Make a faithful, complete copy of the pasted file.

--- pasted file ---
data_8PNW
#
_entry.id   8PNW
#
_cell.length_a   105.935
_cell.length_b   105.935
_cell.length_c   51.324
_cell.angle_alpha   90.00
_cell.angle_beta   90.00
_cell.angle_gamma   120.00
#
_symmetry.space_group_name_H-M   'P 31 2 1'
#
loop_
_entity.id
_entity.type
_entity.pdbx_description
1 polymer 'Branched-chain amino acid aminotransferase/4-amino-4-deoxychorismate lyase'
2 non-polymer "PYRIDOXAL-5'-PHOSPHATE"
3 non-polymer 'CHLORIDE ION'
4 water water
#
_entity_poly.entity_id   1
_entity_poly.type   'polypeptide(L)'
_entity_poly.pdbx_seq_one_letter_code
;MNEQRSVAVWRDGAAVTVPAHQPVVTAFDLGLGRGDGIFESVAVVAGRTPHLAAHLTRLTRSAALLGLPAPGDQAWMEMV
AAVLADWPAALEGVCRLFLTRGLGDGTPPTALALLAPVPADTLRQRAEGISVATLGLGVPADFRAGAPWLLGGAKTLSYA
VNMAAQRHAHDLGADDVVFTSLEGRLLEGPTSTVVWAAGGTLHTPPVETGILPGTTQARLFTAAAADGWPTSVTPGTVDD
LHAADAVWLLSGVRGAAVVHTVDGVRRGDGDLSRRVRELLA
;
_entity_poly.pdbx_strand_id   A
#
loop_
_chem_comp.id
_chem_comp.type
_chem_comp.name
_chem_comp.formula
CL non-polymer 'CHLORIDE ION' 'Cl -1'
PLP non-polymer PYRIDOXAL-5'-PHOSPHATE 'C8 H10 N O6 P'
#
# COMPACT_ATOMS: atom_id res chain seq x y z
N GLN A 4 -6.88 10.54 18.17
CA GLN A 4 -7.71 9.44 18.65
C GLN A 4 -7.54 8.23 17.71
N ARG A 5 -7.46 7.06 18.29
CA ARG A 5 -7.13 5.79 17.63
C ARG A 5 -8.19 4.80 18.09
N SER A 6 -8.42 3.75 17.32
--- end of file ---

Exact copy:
data_8PNW
#
_entry.id   8PNW
#
_cell.length_a   105.935
_cell.length_b   105.935
_cell.length_c   51.324
_cell.angle_alpha   90.00
_cell.angle_beta   90.00
_cell.angle_gamma   120.00
#
_symmetry.space_group_name_H-M   'P 31 2 1'
#
loop_
_entity.id
_entity.type
_entity.pdbx_description
1 polymer 'Branched-chain amino acid aminotransferase/4-amino-4-deoxychorismate lyase'
2 non-polymer "PYRIDOXAL-5'-PHOSPHATE"
3 non-polymer 'CHLORIDE ION'
4 water water
#
_entity_poly.entity_id   1
_entity_poly.type   'polypeptide(L)'
_entity_poly.pdbx_seq_one_letter_code
;MNEQRSVAVWRDGAAVTVPAHQPVVTAFDLGLGRGDGIFESVAVVAGRTPHLAAHLTRLTRSAALLGLPAPGDQAWMEMV
AAVLADWPAALEGVCRLFLTRGLGDGTPPTALALLAPVPADTLRQRAEGISVATLGLGVPADFRAGAPWLLGGAKTLSYA
VNMAAQRHAHDLGADDVVFTSLEGRLLEGPTSTVVWAAGGTLHTPPVETGILPGTTQARLFTAAAADGWPTSVTPGTVDD
LHAADAVWLLSGVRGAAVVHTVDGVRRGDGDLSRRVRELLA
;
_entity_poly.pdbx_strand_id   A
#
loop_
_chem_comp.id
_chem_comp.type
_chem_comp.name
_chem_comp.formula
CL non-polymer 'CHLORIDE ION' 'Cl -1'
PLP non-polymer PYRIDOXAL-5'-PHOSPHATE 'C8 H10 N O6 P'
#
# COMPACT_ATOMS: atom_id res chain seq x y z
N GLN A 4 -6.88 10.54 18.17
CA GLN A 4 -7.71 9.44 18.65
C GLN A 4 -7.54 8.23 17.71
N ARG A 5 -7.46 7.06 18.29
CA ARG A 5 -7.13 5.79 17.63
C ARG A 5 -8.19 4.80 18.09
N SER A 6 -8.42 3.75 17.32